Study: TikTok app used to aim anti-Semitism, Holocaust denial at youngsters

Haifa University, Institute for Counter Terrorism find that of 196 far-right extremist postings from February to May, a fifth had anti-Semitic content

The icon for TikTok phone app, taken in New York, February 25, 2020. (AP Photo)
The icon for TikTok phone app, taken in New York, February 25, 2020. (AP Photo)

JTA — The popular TikTok video-sharing service is being used for more than just awkward dances by users, according to a new study in Israel.

Anti-Semites, Holocaust deniers, and other far-right extremists are going on the social media platform to reach young people, researchers from the University of Haifa and Israel’s Institute for Counter Terrorism found in a report titled “Spreading Hate on TikTok.”

From February through May, it said, there were 196 postings related to far-right extremism, with one-fifth of them related to anti-Semitism and Holocaust denial.

In the same time frame, the study also found 14 postings of Adolf Hitler’s speeches; 11 postings of the Sieg Heil victory salute used by Nazis; 17 videos encouraging violence that featured Nazi or neo-Nazi symbols such as the swastika and sonnenrad, or black sun; and 26 accounts featuring the numbers “88” in their username, the white supremacist numerical code for “Heil Hitler.”

The study first appeared in the Studies in Conflict & Terrorism journal.

TikTok, based in China, has gained popularity with its short videos of users dancing and lip syncing, among other talents.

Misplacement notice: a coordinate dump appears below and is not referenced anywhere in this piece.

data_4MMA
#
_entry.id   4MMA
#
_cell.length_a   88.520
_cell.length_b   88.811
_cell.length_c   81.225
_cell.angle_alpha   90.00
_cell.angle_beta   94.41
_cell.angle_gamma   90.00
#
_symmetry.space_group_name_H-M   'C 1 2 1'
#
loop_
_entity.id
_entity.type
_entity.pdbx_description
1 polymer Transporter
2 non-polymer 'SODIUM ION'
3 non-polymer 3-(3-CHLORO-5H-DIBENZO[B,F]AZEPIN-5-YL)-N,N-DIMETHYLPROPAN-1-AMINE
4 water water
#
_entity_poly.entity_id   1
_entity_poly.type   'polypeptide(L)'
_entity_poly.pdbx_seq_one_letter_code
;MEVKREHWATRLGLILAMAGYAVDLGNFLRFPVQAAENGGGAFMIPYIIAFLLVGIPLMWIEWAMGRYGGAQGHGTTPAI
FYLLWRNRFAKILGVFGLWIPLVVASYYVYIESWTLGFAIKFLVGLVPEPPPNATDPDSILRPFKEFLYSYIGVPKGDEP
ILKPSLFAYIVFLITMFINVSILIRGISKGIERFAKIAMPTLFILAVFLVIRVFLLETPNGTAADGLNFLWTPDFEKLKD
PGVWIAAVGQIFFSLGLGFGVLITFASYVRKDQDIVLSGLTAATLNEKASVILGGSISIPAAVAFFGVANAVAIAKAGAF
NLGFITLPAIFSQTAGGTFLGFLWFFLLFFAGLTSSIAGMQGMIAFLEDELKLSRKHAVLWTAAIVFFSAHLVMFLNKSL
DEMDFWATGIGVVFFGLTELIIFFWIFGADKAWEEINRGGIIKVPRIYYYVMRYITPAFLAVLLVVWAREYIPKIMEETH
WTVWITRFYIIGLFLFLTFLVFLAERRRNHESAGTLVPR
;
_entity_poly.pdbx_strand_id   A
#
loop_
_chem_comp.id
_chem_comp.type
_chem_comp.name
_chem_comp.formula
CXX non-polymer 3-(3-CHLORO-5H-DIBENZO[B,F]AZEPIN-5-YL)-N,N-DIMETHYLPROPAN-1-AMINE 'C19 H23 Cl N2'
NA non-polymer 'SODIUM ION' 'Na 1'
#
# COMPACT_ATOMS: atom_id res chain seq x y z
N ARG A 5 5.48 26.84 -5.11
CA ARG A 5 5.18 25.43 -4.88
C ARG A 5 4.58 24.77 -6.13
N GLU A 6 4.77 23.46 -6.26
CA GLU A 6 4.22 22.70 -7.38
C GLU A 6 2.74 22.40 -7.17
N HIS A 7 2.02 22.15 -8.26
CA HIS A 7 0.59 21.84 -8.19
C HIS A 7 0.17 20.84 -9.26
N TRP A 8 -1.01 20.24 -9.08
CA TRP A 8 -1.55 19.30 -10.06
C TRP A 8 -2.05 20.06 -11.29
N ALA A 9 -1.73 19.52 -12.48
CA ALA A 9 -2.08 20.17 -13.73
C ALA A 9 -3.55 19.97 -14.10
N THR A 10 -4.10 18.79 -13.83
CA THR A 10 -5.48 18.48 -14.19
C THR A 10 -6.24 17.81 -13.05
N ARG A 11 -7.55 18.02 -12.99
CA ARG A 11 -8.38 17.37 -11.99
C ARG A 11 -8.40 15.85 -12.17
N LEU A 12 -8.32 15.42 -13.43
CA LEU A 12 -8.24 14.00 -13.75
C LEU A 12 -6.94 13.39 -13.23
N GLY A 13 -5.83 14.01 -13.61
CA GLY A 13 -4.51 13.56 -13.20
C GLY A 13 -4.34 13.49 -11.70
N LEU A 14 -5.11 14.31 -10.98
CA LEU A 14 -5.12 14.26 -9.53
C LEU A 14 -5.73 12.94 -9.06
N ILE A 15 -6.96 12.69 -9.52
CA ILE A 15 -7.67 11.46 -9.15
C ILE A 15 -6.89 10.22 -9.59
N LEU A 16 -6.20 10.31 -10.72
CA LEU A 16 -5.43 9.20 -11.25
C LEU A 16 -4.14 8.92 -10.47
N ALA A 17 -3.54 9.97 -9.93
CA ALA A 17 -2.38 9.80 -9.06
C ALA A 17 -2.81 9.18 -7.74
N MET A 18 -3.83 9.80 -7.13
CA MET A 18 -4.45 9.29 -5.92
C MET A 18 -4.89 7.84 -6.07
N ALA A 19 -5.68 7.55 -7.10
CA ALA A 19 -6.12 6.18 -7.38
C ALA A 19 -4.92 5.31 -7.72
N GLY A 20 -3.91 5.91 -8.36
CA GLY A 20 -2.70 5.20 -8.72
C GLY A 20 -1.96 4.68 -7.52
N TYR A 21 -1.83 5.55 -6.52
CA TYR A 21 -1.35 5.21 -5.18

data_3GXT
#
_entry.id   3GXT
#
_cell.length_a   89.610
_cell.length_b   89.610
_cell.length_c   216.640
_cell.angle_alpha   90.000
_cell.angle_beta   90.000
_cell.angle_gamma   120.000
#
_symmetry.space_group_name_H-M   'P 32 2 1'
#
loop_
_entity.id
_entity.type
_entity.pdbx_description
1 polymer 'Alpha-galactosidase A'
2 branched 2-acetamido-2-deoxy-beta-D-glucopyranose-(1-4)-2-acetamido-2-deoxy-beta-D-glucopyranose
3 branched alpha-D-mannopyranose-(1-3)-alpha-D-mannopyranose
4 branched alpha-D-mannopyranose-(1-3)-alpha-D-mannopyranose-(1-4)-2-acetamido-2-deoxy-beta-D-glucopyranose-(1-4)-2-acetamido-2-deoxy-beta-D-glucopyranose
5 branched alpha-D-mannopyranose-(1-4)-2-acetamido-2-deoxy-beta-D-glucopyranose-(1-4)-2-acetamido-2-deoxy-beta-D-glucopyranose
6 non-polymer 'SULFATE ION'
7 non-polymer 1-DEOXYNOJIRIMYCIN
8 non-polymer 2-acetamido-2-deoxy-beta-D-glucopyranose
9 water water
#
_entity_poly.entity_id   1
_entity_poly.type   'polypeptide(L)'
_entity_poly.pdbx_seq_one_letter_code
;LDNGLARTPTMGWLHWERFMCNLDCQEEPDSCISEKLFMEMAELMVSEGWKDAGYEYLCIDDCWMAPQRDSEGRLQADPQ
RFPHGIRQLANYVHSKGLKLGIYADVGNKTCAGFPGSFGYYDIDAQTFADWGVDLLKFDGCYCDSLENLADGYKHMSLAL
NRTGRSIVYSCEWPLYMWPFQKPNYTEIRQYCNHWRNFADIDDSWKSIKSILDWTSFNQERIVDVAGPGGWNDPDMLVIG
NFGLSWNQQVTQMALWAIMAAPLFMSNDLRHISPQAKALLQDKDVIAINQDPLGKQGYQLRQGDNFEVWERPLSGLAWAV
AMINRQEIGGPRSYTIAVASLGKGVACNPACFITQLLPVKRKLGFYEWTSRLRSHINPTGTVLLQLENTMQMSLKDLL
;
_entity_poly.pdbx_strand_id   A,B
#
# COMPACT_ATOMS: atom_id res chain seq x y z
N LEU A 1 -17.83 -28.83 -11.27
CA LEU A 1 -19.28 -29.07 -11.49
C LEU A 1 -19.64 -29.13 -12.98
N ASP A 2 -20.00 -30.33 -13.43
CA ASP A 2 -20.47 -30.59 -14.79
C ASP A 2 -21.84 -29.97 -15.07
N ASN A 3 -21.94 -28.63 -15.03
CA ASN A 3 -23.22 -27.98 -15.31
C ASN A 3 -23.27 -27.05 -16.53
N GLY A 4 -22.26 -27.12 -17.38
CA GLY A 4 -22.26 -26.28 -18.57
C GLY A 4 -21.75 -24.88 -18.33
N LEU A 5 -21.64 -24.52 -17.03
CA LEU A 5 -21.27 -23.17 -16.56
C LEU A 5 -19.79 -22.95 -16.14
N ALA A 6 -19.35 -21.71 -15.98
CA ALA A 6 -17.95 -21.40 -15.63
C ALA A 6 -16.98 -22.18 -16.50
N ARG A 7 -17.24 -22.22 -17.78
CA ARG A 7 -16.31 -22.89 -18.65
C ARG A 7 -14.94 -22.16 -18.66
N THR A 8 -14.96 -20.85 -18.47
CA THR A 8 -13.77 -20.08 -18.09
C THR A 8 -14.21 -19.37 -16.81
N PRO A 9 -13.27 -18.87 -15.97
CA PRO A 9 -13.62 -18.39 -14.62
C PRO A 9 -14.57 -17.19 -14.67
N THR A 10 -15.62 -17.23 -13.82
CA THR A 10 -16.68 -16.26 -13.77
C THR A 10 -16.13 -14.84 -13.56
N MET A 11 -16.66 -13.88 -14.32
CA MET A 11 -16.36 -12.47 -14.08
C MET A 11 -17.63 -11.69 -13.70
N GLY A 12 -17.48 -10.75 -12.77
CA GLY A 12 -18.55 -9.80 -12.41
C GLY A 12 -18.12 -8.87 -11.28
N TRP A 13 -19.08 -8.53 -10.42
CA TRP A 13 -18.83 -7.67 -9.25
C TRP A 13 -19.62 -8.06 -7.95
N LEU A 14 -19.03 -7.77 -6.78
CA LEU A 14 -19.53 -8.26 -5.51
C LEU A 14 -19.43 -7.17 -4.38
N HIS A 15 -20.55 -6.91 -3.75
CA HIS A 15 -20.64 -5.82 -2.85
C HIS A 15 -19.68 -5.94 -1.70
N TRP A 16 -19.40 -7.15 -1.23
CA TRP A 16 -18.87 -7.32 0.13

Although the platform’s Terms of Service prohibits users under age 13, many who appear in videos are clearly younger.

“While similar concerns were with regard to other social platforms, TikTok has unique features to make it more troublesome,” the study said. “First, unlike all other social media, TikTok’s users are almost all young children, who are more naive and gullible when it comes to malicious contents. Second, TikTok is the youngest platform, thus severely lagging behind its rivals, who have had more time to grapple with how to protect their users from disturbing and harmful contents.”

The researchers identified TikTok accounts of known extremist groups, then collected posts that featured hashtags associated with extremist movements. Finally they examined the identified accounts and posts, as well as accounts that showed interest in extremism through liking, commenting or following the accounts.

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